Arriving at Black Point in time for the final sunrise of my Eastern Sierra fall workshop is an exercise in commitment. It's about a 30 minute drive, much of it on a dirt road that gets progressively narrower and rougher (and even claimed one tire this year). When the road ends we still have a half mile, cross-country trudge across volcanic sand and a 50-yard slog through soupy sludge before we arrive at the lakeshore. And since I like to have my groups in place 30 minutes before sunrise, we do all this in frigid, pitch dark. But I'm happy to say that this year everyone was up to the task and we were amply rewarded.
While I've never been disappointed at Black Point, there's so much going on visually that it can be a bit overwhelming at first. In the foreground are sandbars and limestone outcroppings that stretch like random stepping stones as far as the camera can see. On calm mornings the water is smooth as glass; on breezy mornings its chop can be smoothed to soft gauze by long exposures. Even on the clearest mornings clouds often hang on the eastern horizon, and sometimes an ethereal mist hugs the lake's surface.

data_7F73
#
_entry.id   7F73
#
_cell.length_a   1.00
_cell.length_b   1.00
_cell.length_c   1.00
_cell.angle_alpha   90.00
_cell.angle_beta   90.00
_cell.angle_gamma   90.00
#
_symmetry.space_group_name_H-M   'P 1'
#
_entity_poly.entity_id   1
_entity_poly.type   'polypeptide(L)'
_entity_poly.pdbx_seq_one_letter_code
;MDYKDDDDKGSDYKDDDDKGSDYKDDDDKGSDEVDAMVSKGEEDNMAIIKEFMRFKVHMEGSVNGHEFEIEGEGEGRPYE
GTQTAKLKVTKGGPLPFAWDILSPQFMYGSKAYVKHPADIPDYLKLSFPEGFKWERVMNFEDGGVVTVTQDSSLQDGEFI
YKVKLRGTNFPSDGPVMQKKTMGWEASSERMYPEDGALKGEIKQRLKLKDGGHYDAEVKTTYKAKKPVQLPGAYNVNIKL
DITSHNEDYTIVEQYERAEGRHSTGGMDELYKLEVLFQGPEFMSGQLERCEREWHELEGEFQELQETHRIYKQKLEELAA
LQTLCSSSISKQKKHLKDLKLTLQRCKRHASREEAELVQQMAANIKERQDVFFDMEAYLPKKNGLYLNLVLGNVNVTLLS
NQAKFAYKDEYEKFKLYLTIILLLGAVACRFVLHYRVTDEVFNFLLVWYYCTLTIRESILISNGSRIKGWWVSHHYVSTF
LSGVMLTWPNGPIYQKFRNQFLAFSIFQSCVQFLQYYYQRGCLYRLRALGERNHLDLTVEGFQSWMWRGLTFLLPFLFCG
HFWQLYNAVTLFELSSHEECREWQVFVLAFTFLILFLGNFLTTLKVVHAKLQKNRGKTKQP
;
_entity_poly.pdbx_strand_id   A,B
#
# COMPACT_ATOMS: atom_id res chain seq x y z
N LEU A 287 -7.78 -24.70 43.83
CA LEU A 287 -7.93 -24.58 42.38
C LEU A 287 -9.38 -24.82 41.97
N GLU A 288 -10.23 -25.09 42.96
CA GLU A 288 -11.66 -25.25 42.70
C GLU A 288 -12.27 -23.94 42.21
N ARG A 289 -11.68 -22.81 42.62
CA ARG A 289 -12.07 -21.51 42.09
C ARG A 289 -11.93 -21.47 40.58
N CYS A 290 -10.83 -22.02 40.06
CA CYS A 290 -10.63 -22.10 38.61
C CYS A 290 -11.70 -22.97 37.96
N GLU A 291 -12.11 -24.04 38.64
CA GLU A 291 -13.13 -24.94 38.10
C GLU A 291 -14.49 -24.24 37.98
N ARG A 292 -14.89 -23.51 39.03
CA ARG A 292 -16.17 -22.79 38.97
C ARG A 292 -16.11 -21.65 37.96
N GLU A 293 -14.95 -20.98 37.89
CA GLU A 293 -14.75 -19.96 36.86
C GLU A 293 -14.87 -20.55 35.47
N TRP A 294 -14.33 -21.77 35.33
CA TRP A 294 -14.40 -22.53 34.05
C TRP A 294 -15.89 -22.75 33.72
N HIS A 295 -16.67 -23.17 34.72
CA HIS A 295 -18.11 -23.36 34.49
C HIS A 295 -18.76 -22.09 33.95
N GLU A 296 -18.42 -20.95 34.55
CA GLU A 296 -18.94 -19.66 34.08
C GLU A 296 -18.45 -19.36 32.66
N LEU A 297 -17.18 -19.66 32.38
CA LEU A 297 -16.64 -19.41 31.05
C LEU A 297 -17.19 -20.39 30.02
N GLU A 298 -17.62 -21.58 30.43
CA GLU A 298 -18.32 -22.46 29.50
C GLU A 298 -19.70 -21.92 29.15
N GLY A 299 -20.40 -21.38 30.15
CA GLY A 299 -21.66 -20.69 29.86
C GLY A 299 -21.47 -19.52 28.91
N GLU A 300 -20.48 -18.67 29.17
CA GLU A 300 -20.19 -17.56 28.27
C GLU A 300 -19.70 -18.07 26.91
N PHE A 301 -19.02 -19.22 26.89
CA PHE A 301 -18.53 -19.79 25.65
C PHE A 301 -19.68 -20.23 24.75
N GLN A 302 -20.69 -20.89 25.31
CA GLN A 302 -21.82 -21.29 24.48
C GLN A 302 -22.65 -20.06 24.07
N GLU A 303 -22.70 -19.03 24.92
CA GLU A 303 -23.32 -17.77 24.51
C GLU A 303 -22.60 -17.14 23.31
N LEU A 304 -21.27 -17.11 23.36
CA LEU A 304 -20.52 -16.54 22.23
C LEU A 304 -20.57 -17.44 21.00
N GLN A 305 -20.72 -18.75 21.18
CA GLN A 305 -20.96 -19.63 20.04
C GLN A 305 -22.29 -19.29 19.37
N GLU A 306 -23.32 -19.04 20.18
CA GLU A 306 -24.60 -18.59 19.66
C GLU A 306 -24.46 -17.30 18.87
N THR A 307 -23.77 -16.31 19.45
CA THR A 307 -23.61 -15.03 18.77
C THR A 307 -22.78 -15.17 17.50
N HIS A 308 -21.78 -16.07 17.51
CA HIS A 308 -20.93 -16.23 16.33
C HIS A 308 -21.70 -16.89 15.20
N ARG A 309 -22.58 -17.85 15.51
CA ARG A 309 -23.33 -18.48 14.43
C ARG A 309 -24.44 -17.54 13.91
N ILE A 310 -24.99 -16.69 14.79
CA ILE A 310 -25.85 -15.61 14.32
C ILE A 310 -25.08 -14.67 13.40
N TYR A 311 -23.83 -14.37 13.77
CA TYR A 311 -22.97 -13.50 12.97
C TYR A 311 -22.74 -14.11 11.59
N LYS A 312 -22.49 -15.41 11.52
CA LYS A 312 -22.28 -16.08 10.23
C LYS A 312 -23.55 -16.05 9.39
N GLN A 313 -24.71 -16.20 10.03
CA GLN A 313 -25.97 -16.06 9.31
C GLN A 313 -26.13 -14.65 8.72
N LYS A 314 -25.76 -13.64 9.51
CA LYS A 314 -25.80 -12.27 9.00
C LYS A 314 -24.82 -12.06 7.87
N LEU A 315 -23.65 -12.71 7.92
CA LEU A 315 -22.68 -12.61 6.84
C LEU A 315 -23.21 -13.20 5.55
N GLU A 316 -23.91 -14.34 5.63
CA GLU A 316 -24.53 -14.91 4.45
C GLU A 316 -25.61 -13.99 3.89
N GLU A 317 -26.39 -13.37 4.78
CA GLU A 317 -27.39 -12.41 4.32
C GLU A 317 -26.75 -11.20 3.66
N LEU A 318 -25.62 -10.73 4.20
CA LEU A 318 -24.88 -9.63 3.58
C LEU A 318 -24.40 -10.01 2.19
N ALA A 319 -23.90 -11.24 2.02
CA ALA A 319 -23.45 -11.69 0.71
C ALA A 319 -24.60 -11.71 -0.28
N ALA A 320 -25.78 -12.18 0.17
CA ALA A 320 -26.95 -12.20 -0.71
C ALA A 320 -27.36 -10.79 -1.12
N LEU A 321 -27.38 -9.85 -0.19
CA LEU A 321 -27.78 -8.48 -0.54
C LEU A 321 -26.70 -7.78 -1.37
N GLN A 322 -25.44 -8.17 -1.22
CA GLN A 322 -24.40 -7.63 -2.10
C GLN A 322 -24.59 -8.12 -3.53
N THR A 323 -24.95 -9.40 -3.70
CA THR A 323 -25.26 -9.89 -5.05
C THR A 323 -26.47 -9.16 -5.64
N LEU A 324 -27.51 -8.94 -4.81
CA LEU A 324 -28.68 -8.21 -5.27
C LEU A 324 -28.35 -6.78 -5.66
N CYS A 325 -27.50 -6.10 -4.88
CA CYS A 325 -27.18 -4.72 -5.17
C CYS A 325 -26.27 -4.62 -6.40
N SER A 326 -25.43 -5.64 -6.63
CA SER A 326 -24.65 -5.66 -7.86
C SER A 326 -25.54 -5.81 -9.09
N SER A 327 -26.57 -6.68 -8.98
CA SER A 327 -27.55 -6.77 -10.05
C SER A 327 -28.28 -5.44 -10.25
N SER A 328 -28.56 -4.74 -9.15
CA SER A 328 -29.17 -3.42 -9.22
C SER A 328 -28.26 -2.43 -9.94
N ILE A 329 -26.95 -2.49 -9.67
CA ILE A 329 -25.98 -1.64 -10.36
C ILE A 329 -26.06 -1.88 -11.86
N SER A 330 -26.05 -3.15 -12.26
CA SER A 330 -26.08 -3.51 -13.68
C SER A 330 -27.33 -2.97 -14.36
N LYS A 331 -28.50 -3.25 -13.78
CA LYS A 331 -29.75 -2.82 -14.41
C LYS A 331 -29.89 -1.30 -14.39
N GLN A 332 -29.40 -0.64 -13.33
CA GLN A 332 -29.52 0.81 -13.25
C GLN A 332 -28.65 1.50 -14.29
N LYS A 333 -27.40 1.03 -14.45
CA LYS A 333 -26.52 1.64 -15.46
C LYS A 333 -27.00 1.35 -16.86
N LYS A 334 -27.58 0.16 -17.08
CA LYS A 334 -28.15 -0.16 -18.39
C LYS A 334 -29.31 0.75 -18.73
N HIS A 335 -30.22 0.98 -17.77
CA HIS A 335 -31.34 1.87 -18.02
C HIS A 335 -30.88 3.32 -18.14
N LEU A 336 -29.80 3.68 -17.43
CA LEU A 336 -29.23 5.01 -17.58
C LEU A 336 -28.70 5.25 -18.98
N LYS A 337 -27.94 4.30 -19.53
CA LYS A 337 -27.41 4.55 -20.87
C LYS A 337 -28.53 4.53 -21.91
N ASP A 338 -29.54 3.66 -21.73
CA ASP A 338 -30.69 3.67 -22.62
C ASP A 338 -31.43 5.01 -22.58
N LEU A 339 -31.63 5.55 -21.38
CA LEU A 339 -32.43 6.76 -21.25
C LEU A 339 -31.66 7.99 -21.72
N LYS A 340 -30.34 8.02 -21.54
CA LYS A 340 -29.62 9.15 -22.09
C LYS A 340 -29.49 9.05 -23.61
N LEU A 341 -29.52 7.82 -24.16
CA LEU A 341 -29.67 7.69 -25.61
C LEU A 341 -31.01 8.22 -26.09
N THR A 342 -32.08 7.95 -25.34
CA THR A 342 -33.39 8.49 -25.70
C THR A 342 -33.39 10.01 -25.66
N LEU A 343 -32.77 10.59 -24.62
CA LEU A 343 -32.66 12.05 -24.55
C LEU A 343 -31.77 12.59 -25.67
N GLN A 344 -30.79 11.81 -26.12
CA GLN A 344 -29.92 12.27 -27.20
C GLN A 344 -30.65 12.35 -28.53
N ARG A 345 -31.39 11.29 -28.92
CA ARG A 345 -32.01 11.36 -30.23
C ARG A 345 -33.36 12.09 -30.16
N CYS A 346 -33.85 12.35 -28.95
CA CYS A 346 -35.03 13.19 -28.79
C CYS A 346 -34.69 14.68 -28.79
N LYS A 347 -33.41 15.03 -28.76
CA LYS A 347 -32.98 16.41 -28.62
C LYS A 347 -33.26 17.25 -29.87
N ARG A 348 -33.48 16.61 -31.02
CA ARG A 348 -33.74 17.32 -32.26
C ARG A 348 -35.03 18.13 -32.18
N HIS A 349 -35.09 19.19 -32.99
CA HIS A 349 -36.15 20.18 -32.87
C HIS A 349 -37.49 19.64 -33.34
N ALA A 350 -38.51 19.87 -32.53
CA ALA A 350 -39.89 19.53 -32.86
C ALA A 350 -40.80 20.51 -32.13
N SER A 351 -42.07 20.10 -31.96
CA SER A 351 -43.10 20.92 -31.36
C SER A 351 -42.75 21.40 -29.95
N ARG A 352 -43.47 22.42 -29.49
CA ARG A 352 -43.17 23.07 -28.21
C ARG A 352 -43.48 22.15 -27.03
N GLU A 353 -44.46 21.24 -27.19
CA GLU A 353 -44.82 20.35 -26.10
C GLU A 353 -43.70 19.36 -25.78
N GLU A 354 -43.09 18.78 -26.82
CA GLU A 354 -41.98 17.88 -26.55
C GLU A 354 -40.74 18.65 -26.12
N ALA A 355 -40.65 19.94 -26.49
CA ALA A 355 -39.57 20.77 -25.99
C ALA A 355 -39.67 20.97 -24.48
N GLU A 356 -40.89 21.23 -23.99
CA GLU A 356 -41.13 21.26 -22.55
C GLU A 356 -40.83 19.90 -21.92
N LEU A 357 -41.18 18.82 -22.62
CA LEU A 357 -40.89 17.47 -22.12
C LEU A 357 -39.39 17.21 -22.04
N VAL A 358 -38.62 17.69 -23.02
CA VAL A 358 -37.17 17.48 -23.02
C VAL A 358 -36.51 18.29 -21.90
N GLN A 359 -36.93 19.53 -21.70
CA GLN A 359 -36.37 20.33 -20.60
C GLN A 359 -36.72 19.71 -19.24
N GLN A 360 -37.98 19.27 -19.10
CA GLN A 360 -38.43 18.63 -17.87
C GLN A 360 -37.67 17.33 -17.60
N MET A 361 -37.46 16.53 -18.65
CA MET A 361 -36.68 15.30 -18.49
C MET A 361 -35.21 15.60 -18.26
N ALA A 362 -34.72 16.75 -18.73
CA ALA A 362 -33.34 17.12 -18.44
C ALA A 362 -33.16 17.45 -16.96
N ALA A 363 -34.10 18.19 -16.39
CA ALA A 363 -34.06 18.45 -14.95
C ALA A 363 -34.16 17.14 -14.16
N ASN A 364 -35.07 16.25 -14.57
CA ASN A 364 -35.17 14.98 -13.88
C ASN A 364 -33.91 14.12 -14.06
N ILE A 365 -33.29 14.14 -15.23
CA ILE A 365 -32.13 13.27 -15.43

Organizing all this into a coherent composition takes a bit of time. In this image I decided to opt for symmetry, with equal parts sky and reflection. I balanced the visual weight of the curved sandbar in the foreground by turning the sun's first rays into a starburst (small aperture and brilliant point-source of light) for the top half of the frame. I took great care to avoid having anything cut off by the edges of the frame, a particular problem with so many objects in the water. A 3-stop reverse graduated neutral density filter helped moderate the bright sky at the horizon.
* Website: Eloquent Images
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